Summary of Testing Piketty’s Hypothesis on the Drivers of Income Inequality

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Testing Piketty’s Hypothesis on the Drivers of Income Inequality summary
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Income inequality is a concern around the world. Experts and policy makers from both the right and the left vigorously debate what, if anything, to do about it. Economist Thomas Piketty offered a big-picture analysis of the issue in his best-selling Capital in the Twenty-First Century, in which he found that wealth begets greater wealth, worsening inequality. Economist Carlos Góes attempts to tease out the validity of Piketty’s thesis and arrives at a different conclusion. getAbstract recommends his innovative but esoteric effort to ground Piketty’s historical observations in contemporary data.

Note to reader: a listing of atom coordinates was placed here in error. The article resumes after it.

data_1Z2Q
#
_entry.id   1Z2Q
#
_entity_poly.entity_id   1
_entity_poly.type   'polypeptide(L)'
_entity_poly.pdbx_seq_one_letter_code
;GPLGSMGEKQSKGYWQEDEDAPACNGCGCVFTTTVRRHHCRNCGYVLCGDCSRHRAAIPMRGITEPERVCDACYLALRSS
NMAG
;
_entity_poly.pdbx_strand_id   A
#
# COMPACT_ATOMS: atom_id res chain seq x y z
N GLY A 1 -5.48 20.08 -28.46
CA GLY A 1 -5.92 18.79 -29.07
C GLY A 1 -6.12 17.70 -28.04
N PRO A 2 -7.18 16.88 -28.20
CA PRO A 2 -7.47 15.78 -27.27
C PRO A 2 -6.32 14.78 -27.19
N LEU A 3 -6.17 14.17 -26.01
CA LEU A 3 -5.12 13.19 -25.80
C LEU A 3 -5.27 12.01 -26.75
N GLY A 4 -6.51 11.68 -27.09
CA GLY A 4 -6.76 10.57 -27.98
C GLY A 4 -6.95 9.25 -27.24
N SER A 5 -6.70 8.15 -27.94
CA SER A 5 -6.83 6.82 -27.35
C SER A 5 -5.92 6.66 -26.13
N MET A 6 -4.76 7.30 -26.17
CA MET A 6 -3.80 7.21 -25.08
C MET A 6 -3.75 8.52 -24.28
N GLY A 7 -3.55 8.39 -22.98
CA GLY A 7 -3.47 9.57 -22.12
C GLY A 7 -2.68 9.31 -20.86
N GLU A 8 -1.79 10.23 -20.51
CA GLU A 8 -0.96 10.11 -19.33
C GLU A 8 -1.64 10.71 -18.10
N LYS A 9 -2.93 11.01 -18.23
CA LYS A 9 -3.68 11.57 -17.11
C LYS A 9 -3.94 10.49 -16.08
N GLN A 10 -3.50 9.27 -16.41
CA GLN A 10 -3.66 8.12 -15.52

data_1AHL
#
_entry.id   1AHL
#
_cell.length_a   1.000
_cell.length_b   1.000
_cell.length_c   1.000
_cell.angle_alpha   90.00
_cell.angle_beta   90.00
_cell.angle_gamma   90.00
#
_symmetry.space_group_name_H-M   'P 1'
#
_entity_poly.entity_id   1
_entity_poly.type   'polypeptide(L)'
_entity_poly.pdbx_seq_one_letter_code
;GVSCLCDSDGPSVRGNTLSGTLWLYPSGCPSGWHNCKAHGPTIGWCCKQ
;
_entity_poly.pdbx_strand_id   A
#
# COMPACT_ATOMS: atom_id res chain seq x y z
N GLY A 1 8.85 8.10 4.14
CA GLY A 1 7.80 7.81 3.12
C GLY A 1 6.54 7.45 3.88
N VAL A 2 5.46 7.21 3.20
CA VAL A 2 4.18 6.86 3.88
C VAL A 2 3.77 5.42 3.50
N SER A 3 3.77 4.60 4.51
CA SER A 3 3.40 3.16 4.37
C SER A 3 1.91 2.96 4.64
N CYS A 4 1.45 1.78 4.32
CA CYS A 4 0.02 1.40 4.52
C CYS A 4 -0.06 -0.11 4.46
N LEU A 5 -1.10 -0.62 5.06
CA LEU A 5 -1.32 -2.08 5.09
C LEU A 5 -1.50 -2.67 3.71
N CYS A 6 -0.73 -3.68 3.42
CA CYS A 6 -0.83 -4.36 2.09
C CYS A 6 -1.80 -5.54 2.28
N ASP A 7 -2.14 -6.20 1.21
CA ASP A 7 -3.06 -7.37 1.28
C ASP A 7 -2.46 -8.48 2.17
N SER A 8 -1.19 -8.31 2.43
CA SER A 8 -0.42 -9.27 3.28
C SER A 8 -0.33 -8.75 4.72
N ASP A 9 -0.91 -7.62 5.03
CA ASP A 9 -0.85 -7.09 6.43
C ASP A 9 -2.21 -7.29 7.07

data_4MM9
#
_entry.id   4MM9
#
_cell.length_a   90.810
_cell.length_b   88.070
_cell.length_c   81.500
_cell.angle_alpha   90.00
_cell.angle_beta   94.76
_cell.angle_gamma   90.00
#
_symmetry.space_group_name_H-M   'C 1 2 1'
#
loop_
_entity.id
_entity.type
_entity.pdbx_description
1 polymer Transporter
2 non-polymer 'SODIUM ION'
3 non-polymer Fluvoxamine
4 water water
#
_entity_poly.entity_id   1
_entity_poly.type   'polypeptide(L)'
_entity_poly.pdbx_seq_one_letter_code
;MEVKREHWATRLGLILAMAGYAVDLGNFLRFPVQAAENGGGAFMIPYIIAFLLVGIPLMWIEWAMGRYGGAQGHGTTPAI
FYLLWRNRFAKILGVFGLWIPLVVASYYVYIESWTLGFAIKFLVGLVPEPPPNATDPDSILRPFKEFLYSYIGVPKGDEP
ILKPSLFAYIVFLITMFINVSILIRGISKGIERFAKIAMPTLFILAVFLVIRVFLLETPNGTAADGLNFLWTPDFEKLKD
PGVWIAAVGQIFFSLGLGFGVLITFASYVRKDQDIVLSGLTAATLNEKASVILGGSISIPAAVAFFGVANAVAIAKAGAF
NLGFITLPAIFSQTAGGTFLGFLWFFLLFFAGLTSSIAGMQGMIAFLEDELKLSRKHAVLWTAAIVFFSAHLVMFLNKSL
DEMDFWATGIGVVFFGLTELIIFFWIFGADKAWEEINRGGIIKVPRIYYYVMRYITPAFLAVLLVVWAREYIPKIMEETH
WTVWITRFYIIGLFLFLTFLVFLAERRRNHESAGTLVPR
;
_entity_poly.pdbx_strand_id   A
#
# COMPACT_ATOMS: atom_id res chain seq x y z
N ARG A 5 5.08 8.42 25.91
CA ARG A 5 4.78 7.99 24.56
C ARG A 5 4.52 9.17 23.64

About the Author

Carlos Góes is a research analyst at the International Monetary Fund.



Thomas Piketty’s innovative and influential book Capital in the Twenty-First Century has had a sizable impact on economic research. Its premise is that “whenever the difference between the returns on capital (r) and the output growth rate (g) increases, the share of capital in national income increases.” As capital returns are much more unequally allocated than wage income across a population, this rising difference adds to inequality. While this argument seems reasonable, and Piketty and his colleagues provide considerable historical data to support his thesis, the work doesn’t offer...

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